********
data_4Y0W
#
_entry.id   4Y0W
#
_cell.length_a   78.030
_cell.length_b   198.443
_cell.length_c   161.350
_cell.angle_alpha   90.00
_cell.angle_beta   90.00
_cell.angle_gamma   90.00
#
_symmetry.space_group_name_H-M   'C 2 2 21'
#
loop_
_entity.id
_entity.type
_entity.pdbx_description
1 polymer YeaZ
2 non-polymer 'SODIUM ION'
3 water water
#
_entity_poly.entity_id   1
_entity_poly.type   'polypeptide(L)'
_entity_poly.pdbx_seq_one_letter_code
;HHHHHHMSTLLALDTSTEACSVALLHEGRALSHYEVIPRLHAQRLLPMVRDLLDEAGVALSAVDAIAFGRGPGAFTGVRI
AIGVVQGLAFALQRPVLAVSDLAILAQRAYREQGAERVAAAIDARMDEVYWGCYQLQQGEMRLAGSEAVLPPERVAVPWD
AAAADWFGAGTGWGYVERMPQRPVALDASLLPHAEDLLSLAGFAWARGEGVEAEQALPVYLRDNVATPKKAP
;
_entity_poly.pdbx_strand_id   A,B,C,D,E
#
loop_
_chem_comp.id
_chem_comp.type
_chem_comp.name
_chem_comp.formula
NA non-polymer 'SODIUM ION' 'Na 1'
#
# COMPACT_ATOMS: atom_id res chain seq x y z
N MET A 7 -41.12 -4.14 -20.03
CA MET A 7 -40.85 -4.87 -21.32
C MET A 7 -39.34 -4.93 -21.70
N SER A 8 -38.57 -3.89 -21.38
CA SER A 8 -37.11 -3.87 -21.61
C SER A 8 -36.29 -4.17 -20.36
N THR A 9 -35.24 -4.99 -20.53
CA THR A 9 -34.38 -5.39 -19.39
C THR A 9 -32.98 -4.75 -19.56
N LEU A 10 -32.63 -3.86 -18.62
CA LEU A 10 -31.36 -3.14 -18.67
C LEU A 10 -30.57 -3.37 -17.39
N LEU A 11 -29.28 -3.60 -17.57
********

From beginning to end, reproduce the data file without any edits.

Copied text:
data_4Y0W
#
_entry.id   4Y0W
#
_cell.length_a   78.030
_cell.length_b   198.443
_cell.length_c   161.350
_cell.angle_alpha   90.00
_cell.angle_beta   90.00
_cell.angle_gamma   90.00
#
_symmetry.space_group_name_H-M   'C 2 2 21'
#
loop_
_entity.id
_entity.type
_entity.pdbx_description
1 polymer YeaZ
2 non-polymer 'SODIUM ION'
3 water water
#
_entity_poly.entity_id   1
_entity_poly.type   'polypeptide(L)'
_entity_poly.pdbx_seq_one_letter_code
;HHHHHHMSTLLALDTSTEACSVALLHEGRALSHYEVIPRLHAQRLLPMVRDLLDEAGVALSAVDAIAFGRGPGAFTGVRI
AIGVVQGLAFALQRPVLAVSDLAILAQRAYREQGAERVAAAIDARMDEVYWGCYQLQQGEMRLAGSEAVLPPERVAVPWD
AAAADWFGAGTGWGYVERMPQRPVALDASLLPHAEDLLSLAGFAWARGEGVEAEQALPVYLRDNVATPKKAP
;
_entity_poly.pdbx_strand_id   A,B,C,D,E
#
loop_
_chem_comp.id
_chem_comp.type
_chem_comp.name
_chem_comp.formula
NA non-polymer 'SODIUM ION' 'Na 1'
#
# COMPACT_ATOMS: atom_id res chain seq x y z
N MET A 7 -41.12 -4.14 -20.03
CA MET A 7 -40.85 -4.87 -21.32
C MET A 7 -39.34 -4.93 -21.70
N SER A 8 -38.57 -3.89 -21.38
CA SER A 8 -37.11 -3.87 -21.61
C SER A 8 -36.29 -4.17 -20.36
N THR A 9 -35.24 -4.99 -20.53
CA THR A 9 -34.38 -5.39 -19.39
C THR A 9 -32.98 -4.75 -19.56
N LEU A 10 -32.63 -3.86 -18.62
CA LEU A 10 -31.36 -3.14 -18.67
C LEU A 10 -30.57 -3.37 -17.39
N LEU A 11 -29.28 -3.60 -17.57